Jon Stewart: Wimp, Wuss, Moral Coward

I was a bit surprised, albeit pleasantly, to see Jon Stewart nail Harry Truman as a war criminal. After all, Stewart is a typical Hollywood liberal, whose politics are by now a staple of the corporate, anodyne culture that permeates the airwaves, and this naturally excludes everything that might challenge the liberal groupthink that constitutes the conventional wisdom in the Age of Obama.

Certainly, in "respectable" quarters, criticism of anything or anyone connected to the great liberal "anti-fascist" crusade, the "Good War," is strictly verboten, and surely an intelligent guy like Stewart knows this. Yet – contrary to what he said later – this wasn’t an argument that arose in the heat of the moment, in the context of a robust discussion with obnoxious neocon Clifford May on the alleged merits of torture.

No, Stewart had apparently thought this one out, at least to some extent, because when May asked him if he thought Truman was a war criminal for nuking two Japanese cities, he didn’t just say "Yes" – he went into a whole riff about how, if we had first demonstrated the power of this new weapon on an uninhabited atoll somewhere, and then informed the Japanese government that they’d better surrender, or else that would happen in Japan, then and only then would it be okay to drop the Big One. The audience cheered him on, as he took apart the frenetically hysterical May, whose ferret-like features and organizational affiliations make him the perfect spokesman for a policy described by Stewart as "temporary insanity." Yet, a few days later, Stewart was back to the same subject, minus the rabid ferret, this time reversing his stance – and apologizing for calling the little haberdasher a war criminal.

My, that was quick.

Alas, apparently not quick enough for the executives at whatever network Stewart appears on – yes, I know, I have to be the only person in America who doesn’t watch his show – who no doubt would have preferred that he never said it at all. It was clearly the execs who reined in the freethinking Stewart and laid down the law, and the first law of "controversial," "provocative," and indubitably "edgy" television commentary is to never – ever, ever! – allow a deviation from the conventional wisdom that falls outside the contemporary Left/Right paradigm.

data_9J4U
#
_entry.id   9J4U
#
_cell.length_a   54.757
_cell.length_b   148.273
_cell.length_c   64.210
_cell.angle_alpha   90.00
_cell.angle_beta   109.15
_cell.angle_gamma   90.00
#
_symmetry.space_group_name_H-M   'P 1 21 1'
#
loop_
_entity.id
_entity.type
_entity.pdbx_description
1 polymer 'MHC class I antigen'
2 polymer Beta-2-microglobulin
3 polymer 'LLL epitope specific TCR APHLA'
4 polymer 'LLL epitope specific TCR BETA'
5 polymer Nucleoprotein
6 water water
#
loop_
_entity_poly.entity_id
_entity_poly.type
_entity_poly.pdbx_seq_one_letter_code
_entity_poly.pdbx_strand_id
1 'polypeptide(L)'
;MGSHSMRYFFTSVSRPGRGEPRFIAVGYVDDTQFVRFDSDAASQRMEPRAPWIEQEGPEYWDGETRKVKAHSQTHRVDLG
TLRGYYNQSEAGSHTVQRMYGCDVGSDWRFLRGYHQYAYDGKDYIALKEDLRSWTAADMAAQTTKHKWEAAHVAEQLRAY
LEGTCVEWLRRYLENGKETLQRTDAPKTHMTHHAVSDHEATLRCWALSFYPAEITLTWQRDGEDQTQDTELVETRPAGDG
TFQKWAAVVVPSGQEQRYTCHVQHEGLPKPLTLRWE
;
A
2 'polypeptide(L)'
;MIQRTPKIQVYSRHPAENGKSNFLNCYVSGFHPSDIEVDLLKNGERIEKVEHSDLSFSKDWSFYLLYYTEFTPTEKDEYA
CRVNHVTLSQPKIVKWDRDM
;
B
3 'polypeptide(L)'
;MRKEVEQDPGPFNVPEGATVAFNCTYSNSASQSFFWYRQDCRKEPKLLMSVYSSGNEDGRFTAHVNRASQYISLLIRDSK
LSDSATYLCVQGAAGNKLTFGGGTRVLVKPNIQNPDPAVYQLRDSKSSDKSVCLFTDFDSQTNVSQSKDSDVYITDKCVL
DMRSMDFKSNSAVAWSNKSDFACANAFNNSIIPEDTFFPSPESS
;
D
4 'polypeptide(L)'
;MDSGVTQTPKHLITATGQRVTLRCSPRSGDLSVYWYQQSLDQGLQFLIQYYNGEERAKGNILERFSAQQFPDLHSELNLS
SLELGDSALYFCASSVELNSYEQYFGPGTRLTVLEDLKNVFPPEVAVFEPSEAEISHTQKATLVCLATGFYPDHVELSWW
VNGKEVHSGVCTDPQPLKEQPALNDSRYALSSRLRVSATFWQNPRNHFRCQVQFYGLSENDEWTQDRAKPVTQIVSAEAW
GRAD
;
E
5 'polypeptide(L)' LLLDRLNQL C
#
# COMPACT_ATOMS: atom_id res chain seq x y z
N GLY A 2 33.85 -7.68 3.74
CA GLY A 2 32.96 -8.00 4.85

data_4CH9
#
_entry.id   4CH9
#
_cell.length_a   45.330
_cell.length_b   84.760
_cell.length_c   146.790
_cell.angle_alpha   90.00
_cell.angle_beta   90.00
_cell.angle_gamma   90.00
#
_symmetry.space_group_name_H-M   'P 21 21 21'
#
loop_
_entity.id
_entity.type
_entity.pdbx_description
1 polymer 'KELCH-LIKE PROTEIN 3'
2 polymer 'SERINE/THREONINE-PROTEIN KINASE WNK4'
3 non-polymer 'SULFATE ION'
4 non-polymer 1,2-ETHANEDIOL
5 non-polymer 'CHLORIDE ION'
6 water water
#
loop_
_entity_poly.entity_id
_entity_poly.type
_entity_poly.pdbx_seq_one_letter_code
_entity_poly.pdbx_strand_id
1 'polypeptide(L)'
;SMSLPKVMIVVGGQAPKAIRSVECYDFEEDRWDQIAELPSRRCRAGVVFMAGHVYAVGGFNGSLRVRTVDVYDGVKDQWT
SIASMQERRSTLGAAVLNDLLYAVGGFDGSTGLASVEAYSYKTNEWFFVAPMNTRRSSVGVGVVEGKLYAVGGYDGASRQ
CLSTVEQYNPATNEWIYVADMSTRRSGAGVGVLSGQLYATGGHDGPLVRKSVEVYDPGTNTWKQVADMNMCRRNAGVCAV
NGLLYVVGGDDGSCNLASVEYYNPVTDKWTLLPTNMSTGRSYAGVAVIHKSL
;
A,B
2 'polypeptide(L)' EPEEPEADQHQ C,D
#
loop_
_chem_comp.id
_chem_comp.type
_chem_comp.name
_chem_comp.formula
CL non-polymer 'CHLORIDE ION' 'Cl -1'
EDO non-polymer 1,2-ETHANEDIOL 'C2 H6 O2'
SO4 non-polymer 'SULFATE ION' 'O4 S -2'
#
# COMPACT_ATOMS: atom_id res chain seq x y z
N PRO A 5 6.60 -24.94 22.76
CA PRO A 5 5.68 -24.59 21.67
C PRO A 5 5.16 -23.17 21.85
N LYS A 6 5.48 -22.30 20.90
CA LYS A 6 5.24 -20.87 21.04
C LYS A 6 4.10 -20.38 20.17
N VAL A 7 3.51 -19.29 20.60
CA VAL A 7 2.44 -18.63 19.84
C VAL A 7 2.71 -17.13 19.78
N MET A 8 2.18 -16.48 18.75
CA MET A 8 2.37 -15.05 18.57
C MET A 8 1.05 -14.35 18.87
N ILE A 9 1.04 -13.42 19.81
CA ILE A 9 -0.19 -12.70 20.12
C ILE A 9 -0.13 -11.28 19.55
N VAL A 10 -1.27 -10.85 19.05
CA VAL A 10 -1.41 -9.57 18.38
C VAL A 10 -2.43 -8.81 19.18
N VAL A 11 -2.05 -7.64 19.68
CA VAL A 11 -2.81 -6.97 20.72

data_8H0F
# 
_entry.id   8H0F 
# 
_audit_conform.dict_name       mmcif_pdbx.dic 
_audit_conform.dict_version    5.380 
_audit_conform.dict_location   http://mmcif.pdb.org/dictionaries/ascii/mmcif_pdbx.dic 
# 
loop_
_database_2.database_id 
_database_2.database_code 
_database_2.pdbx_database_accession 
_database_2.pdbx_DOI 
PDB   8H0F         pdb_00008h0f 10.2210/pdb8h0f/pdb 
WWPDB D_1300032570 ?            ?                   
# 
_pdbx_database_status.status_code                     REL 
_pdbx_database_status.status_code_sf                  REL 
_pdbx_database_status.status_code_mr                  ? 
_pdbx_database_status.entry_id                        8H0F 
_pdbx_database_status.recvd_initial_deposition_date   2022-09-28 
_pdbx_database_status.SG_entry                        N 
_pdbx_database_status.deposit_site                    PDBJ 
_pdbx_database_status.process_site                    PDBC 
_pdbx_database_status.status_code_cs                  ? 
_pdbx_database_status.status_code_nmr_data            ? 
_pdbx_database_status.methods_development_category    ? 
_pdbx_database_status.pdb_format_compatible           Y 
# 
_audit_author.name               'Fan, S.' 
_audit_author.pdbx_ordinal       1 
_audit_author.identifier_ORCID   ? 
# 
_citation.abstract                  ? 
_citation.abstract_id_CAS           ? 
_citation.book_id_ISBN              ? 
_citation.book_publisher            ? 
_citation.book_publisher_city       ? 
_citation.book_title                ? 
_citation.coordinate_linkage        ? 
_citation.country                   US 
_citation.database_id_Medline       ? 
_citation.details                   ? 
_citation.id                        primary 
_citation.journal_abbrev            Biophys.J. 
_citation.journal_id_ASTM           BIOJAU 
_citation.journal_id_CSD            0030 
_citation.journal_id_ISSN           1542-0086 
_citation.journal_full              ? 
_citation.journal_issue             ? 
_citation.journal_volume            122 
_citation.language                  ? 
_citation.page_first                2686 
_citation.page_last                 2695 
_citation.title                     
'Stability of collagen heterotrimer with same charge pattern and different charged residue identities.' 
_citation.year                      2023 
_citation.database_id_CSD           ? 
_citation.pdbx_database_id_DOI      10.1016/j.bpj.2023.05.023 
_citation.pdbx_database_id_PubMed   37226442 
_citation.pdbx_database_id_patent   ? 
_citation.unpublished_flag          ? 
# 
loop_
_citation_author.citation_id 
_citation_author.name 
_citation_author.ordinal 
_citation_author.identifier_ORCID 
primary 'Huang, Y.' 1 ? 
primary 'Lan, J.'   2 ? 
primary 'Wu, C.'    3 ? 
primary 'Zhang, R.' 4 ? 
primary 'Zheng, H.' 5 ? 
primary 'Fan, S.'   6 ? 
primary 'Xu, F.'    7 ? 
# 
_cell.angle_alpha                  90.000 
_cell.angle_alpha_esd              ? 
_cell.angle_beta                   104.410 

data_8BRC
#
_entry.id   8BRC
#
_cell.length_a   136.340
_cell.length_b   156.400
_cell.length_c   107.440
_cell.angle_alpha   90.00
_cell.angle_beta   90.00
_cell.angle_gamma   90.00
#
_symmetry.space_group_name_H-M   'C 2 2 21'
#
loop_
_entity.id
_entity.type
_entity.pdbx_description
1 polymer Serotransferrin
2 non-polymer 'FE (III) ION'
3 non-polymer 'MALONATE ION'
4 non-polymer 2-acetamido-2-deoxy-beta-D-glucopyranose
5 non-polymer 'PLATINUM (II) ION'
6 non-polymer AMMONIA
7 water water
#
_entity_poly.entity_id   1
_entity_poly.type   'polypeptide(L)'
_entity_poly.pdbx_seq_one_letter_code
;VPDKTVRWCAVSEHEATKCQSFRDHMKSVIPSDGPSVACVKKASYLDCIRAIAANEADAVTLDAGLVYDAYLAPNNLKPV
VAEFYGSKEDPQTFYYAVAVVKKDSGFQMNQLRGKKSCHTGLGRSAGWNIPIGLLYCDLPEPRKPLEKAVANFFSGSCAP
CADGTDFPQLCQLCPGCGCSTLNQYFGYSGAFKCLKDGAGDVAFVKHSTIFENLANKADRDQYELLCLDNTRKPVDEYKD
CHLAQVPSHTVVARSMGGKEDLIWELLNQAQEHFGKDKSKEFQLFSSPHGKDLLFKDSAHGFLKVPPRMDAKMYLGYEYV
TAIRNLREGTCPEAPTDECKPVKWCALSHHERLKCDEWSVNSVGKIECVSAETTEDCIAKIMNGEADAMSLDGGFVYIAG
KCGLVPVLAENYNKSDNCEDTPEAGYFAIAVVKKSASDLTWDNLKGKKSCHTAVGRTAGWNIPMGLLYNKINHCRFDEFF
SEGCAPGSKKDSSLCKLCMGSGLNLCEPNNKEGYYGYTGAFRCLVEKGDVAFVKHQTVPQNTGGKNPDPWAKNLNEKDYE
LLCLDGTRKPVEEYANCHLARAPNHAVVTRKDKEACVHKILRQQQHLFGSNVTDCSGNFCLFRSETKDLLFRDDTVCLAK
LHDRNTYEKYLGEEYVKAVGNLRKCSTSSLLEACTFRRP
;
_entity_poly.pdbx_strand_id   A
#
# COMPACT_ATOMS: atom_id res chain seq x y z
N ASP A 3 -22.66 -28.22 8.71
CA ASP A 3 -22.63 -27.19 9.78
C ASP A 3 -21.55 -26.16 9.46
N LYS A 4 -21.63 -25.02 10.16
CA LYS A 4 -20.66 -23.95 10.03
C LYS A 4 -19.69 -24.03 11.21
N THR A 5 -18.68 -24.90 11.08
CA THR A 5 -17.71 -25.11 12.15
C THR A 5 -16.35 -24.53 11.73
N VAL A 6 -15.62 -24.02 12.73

Rule number one in this game is that everybody must play their assigned role. You’ve always got to be "in character." If you’re on the Left, you can take on George W. Bush, murderer of hundreds of thousands of Iraqis – but not Harry Truman, killer of even larger numbers of innocent Japanese civilians. Rightists regularly excoriate the crimes of Stalin, yet they are expected to remain silent when it comes to war crimes committed by the U.S., such as the "Phoenix program" during the Vietnam conflict – and they rarely disappoint.

This enforcement of a dubious double standard, by the way, goes beyond the issue of war crimes and mass murder. If you’re on the Right, you’re allowed to express unlimited disdain for the thuggish Hugo Chavez – indeed, it’s a veritable obligation – but even a hint of contempt for the equally thuggish Benjamin Netanyahu and his neo-fascist foreign minister, Avigdor Lieberman, will earn you enough brickbats to build a Wall of Separation between your ideological comrades and yourself. Likewise, lefties are allowed to cuddle up to Fidel Castro while inveighing against Augusto Pinochet.

In any case, Stewart’s apology was embarrassing: for him, for the studio audience (which giggled nervously, and inappropriately, at awkward intervals), and for me. As he looked into the camera and babbled about how wrong he was – without giving a single reason, never mind a good one – you could almost see his strings being pulled by his corporate masters.

So let’s see if I get this straight: it is not okay to torture a member of al-Qaeda, who no doubt has information we need in order to stop terrorist attacks. Instead, we have to treat him as a prisoner of war according to the rules laid down by the Geneva Conventions. On the other hand, it is okay to murder hundreds of thousands of innocent civilians in cold blood, to incinerate entire cities and poison the land for generations to come, as long as your name is Harry Truman.

Am I getting this right so far?

I have stayed away from the torture "debate" for a number of reasons, because, after all, the issue isn’t debatable. Not in a civilized country, that is. We might as well debate the merits and demerits of infanticide or coprophagia. Normal people don’t argue about these things; they simply turn away in revulsion.

Another reason for my abstention from this ongoing brouhaha – which seems to have consumed the left wing of the blogosphere ever since Obama took office – is that there is something remarkably phony about the high moral dudgeon of the liberals when it comes to this non-question. How much moral moxie does it really take to come out, guns blazing, against torture? I mean, you don’t have to be a saint or anything to enlist in a campaign to ban pulling off the fingernails of defenseless prisoners, you just have to be halfway normal.